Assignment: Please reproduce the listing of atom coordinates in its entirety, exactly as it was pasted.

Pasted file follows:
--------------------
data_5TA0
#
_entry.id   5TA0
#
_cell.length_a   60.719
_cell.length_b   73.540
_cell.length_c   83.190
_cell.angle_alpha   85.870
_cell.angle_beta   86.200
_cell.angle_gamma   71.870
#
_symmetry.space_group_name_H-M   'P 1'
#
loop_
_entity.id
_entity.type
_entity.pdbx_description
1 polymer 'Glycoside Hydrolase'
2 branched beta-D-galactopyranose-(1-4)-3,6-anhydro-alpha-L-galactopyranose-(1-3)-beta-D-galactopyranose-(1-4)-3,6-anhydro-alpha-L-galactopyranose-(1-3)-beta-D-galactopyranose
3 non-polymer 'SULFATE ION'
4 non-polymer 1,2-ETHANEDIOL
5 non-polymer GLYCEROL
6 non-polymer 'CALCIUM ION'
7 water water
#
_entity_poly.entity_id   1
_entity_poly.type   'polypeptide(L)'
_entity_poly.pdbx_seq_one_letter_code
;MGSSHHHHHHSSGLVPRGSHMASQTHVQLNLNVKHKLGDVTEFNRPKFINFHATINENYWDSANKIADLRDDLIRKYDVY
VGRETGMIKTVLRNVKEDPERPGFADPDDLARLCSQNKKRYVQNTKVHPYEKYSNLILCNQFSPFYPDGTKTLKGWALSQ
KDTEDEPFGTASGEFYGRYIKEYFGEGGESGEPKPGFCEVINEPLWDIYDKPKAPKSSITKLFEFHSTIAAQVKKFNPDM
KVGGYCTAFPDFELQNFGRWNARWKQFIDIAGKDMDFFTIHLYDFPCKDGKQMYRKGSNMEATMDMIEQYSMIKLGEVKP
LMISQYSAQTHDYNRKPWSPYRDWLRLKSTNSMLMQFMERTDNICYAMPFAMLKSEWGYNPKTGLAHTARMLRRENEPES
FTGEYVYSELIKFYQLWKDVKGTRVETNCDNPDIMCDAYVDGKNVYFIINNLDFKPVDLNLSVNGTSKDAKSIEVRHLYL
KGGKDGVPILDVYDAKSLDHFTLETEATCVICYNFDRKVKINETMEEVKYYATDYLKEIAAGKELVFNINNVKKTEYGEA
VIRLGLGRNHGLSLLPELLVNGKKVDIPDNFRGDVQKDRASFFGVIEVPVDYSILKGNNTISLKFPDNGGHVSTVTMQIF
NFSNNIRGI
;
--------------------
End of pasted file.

data_5TA0
#
_entry.id   5TA0
#
_cell.length_a   60.719
_cell.length_b   73.540
_cell.length_c   83.190
_cell.angle_alpha   85.870
_cell.angle_beta   86.200
_cell.angle_gamma   71.870
#
_symmetry.space_group_name_H-M   'P 1'
#
loop_
_entity.id
_entity.type
_entity.pdbx_description
1 polymer 'Glycoside Hydrolase'
2 branched beta-D-galactopyranose-(1-4)-3,6-anhydro-alpha-L-galactopyranose-(1-3)-beta-D-galactopyranose-(1-4)-3,6-anhydro-alpha-L-galactopyranose-(1-3)-beta-D-galactopyranose
3 non-polymer 'SULFATE ION'
4 non-polymer 1,2-ETHANEDIOL
5 non-polymer GLYCEROL
6 non-polymer 'CALCIUM ION'
7 water water
#
_entity_poly.entity_id   1
_entity_poly.type   'polypeptide(L)'
_entity_poly.pdbx_seq_one_letter_code
;MGSSHHHHHHSSGLVPRGSHMASQTHVQLNLNVKHKLGDVTEFNRPKFINFHATINENYWDSANKIADLRDDLIRKYDVY
VGRETGMIKTVLRNVKEDPERPGFADPDDLARLCSQNKKRYVQNTKVHPYEKYSNLILCNQFSPFYPDGTKTLKGWALSQ
KDTEDEPFGTASGEFYGRYIKEYFGEGGESGEPKPGFCEVINEPLWDIYDKPKAPKSSITKLFEFHSTIAAQVKKFNPDM
KVGGYCTAFPDFELQNFGRWNARWKQFIDIAGKDMDFFTIHLYDFPCKDGKQMYRKGSNMEATMDMIEQYSMIKLGEVKP
LMISQYSAQTHDYNRKPWSPYRDWLRLKSTNSMLMQFMERTDNICYAMPFAMLKSEWGYNPKTGLAHTARMLRRENEPES
FTGEYVYSELIKFYQLWKDVKGTRVETNCDNPDIMCDAYVDGKNVYFIINNLDFKPVDLNLSVNGTSKDAKSIEVRHLYL
KGGKDGVPILDVYDAKSLDHFTLETEATCVICYNFDRKVKINETMEEVKYYATDYLKEIAAGKELVFNINNVKKTEYGEA
VIRLGLGRNHGLSLLPELLVNGKKVDIPDNFRGDVQKDRASFFGVIEVPVDYSILKGNNTISLKFPDNGGHVSTVTMQIF
NFSNNIRGI
;